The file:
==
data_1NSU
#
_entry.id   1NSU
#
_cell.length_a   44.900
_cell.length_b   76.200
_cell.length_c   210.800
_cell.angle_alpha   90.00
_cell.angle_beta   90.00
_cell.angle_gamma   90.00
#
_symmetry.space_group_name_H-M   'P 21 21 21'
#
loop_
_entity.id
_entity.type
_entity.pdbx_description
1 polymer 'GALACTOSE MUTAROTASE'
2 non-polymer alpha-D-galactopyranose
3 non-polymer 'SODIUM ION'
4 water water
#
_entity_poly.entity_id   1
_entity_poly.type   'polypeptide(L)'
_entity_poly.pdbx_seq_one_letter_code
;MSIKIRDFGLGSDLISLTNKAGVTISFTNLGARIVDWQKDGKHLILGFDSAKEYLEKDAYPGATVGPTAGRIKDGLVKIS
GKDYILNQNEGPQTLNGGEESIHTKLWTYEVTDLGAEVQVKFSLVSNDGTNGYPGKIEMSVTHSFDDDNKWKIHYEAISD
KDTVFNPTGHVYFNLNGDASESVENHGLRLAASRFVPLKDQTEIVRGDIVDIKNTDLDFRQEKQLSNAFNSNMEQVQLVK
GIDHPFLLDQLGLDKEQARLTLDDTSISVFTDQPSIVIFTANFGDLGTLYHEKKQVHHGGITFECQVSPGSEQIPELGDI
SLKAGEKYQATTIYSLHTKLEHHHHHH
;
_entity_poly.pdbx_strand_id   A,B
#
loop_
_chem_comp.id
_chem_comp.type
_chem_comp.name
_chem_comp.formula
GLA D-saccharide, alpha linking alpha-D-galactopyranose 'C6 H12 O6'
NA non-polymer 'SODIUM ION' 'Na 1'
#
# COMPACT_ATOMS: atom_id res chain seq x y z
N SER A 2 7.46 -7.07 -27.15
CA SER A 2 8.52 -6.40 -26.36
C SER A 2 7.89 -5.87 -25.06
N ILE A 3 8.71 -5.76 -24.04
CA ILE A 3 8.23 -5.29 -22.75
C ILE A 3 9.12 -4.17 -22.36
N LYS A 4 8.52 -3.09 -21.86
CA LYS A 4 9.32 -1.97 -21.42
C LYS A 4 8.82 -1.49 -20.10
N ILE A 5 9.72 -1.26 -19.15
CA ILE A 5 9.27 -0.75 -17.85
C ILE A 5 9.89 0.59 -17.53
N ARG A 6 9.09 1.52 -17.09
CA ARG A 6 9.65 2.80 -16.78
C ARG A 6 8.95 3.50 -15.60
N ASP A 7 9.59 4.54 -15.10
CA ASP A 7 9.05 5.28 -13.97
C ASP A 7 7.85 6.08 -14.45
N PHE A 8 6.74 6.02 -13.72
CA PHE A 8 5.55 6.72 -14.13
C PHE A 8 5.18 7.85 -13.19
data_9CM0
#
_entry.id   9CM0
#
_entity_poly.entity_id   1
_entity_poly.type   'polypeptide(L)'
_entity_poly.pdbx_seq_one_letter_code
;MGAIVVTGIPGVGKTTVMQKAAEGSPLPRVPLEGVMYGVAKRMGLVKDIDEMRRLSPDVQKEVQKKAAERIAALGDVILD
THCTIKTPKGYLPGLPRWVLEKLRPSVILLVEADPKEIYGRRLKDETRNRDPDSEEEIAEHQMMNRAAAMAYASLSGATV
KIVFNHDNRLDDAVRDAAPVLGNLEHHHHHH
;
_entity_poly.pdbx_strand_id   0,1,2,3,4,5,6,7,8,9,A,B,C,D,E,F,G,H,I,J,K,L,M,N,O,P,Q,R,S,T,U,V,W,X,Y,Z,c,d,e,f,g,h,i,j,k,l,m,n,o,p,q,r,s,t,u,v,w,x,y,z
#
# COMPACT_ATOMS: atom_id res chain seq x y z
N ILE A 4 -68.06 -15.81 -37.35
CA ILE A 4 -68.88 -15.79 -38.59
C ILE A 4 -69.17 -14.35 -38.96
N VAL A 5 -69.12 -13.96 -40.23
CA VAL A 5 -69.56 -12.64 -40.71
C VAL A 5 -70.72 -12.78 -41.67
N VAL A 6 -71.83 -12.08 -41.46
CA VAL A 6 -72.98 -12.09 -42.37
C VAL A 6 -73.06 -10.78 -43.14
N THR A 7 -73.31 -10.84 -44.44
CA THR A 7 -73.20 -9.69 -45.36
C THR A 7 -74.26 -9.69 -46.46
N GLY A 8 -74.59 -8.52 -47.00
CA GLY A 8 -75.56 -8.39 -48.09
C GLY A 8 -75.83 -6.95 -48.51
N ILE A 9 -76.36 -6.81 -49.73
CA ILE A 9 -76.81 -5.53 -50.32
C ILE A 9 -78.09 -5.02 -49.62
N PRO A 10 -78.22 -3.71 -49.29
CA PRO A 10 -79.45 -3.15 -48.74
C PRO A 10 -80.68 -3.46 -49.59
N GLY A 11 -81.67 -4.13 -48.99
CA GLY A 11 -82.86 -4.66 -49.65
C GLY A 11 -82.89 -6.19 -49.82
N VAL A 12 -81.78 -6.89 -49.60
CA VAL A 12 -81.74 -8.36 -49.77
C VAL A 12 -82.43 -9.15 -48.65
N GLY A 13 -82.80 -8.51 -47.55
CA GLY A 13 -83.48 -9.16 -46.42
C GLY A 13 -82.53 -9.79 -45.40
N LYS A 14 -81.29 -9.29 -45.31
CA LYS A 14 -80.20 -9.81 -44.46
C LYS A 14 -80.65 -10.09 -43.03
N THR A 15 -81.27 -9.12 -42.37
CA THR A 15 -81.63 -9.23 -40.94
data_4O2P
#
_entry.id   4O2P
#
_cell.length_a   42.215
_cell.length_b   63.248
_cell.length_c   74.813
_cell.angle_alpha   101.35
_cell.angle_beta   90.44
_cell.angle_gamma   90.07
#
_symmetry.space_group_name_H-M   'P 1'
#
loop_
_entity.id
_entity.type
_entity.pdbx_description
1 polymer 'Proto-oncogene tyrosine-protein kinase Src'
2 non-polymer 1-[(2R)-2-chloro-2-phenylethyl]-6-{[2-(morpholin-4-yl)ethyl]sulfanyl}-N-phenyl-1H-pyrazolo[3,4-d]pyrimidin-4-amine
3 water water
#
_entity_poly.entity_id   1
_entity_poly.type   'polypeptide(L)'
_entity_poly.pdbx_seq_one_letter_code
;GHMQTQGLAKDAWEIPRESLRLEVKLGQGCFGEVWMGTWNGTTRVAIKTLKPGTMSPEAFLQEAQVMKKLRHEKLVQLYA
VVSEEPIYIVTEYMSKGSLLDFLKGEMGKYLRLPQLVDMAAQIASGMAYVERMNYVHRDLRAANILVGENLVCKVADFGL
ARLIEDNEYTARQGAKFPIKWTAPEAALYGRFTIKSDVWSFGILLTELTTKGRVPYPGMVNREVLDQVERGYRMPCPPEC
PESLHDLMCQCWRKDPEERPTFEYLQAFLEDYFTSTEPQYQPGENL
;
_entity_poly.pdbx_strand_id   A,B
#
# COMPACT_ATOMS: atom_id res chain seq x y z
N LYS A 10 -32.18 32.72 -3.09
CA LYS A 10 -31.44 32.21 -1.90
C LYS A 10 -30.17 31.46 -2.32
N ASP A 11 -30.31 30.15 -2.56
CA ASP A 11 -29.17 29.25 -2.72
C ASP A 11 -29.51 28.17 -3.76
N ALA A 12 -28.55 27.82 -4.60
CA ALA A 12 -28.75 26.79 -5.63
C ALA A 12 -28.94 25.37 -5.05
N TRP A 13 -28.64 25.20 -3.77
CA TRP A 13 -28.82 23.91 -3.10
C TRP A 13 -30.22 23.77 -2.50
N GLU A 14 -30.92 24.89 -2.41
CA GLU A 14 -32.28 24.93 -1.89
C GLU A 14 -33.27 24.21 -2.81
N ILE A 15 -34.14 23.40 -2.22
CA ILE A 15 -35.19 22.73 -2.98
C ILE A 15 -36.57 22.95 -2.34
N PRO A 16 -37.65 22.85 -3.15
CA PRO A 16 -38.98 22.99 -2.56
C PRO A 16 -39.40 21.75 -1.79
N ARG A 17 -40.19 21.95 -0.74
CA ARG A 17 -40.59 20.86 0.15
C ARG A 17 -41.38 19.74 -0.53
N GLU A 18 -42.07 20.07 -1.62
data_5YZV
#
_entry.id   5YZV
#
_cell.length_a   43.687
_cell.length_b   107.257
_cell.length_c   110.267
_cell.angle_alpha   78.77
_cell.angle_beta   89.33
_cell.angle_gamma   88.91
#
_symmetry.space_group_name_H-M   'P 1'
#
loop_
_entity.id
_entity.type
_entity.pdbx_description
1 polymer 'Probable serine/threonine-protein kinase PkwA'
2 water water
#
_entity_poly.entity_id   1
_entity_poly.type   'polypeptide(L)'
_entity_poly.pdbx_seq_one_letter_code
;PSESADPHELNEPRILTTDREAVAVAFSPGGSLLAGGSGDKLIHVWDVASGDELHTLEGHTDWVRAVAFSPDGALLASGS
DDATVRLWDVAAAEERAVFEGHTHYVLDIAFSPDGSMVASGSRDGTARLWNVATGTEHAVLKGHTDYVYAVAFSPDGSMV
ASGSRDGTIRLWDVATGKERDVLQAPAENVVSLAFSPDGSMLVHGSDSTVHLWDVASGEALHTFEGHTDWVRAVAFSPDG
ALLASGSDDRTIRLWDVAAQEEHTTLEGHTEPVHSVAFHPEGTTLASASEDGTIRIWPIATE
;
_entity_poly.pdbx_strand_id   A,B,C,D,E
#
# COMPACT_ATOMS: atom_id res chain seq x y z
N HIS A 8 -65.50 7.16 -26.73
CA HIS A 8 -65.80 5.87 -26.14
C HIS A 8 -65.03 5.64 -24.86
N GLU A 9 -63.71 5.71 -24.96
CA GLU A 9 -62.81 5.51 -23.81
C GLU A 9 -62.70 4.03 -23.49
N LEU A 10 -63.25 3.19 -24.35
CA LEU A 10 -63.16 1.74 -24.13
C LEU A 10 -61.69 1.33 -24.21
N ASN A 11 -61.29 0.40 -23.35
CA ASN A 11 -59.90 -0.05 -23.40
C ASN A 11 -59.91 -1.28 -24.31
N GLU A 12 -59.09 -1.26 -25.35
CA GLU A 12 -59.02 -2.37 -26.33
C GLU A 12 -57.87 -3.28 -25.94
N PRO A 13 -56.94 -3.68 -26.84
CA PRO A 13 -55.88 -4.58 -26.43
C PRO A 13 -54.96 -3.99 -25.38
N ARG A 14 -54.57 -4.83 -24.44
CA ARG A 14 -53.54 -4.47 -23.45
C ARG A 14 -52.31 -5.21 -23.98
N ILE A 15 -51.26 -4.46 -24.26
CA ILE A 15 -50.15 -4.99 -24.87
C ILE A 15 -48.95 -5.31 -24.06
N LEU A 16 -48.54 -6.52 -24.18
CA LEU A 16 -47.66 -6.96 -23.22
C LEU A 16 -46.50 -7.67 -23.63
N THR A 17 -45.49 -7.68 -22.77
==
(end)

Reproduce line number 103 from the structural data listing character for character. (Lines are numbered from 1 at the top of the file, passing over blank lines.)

CA VAL A 12 -81.74 -8.36 -49.77